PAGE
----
5. Without monitoring. Some women are more sensitive to the effects of clomid. They respond by producing a large number of follicles. The safest approach here is to cancel the cycle and restart another treatment with a lower dose. Although the risk of multiple pregnancy with clomid is about 10%, women that respond with producing a large number of follicles are at a much higher risk. Careful monitoring of response, using vaginal ultrasound, is required in all clomid cycles.

6. Use the lowest dose that leads to ovulation (start with one tablet per day). Do not increase the dose if ovulation took place at a lower dose. Most patients get pregnant at adoses of 50 to 150 mg (1-3 tablets) per day. Increasing the dose does not increase the chance for pregnancy and increases the side effects of clomid e.g thin endometrium, chick cervical mucus..

7. Do not use clomid more than 3 months (6 months life time max). The majority of women get pregnant in the first three months of treatment. If you are younger and ovulate on clomid and would like to try few more months, then 6 months is the maximum amount of time you should use clomid in your life time.

8. Clomid less likely to lead to pregnancy  delivery in women >38y. In women 38 or older with unexplained infertility, there is good evidence that clomid-IUI is inferior to IVF. The vast majority of women in that age group that start on clomid end up switching to IVF to achieve pregnancy.

9. Expertise with optimizing clomid cycles: clomid cycles should be supervised by a physician with expertise in clomid dosing, use of repeat courses, use of adjuvant treatments as estradiol and IUI. This enables maximizing the benefits of fertility treatment and tailoring treatment to individual woman.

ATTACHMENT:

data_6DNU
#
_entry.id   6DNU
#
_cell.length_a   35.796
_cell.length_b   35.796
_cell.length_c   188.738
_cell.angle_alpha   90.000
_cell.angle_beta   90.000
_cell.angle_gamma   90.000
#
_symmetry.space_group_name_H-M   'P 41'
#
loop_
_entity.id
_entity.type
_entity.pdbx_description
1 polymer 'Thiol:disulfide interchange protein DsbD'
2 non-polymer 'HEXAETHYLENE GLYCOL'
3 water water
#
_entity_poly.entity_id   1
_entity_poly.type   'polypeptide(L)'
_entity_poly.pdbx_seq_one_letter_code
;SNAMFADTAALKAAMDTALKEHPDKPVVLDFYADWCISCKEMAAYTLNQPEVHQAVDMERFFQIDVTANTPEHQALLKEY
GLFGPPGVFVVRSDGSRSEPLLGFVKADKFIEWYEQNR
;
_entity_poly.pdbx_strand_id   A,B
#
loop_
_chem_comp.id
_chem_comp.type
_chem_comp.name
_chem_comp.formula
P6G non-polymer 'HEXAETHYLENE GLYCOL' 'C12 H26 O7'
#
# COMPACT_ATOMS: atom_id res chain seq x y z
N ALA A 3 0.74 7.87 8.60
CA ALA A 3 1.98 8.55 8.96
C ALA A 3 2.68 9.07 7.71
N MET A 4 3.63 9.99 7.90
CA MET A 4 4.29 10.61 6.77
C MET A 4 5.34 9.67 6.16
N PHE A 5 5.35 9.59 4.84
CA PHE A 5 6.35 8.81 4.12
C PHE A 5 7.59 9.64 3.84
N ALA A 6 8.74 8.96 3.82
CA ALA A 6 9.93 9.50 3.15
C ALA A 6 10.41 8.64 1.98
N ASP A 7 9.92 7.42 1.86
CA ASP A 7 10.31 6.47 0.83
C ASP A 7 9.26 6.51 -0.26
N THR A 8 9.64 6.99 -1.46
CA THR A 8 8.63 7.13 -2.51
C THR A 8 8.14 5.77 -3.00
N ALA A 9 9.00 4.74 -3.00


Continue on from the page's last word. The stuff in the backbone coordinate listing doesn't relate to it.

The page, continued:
10. Use letrozole before using clomid. Accumulating evidence from many studies, including randomized clinical trials, indicates that letrozole is superior to clomid in terms of achieving pregnancy. Applying the same principals above, letrozole should be considered as the initial treatment for anovulatory infertility.

On tailoring Fertility Treatment to Specific Patient’s Needs

In too many times, the use of clomid for fertility treatment is a stark example of tailoring patients to treatments familiar to general gynecologists, rather than individualizing fertility treatment to women biology and fertility needs, citing ease of use, perceived safety and familiarity. Cheep treatments that appear safe can quickly become aggressive and unsafe if they lead to low pregnancy rate and high multiple pregnancy. The time lost treating older patients with clomid for a prolonged periods can be detrimental to their ovarian reserve and can minimize the chance for eventually achieving pregnancy and delivery.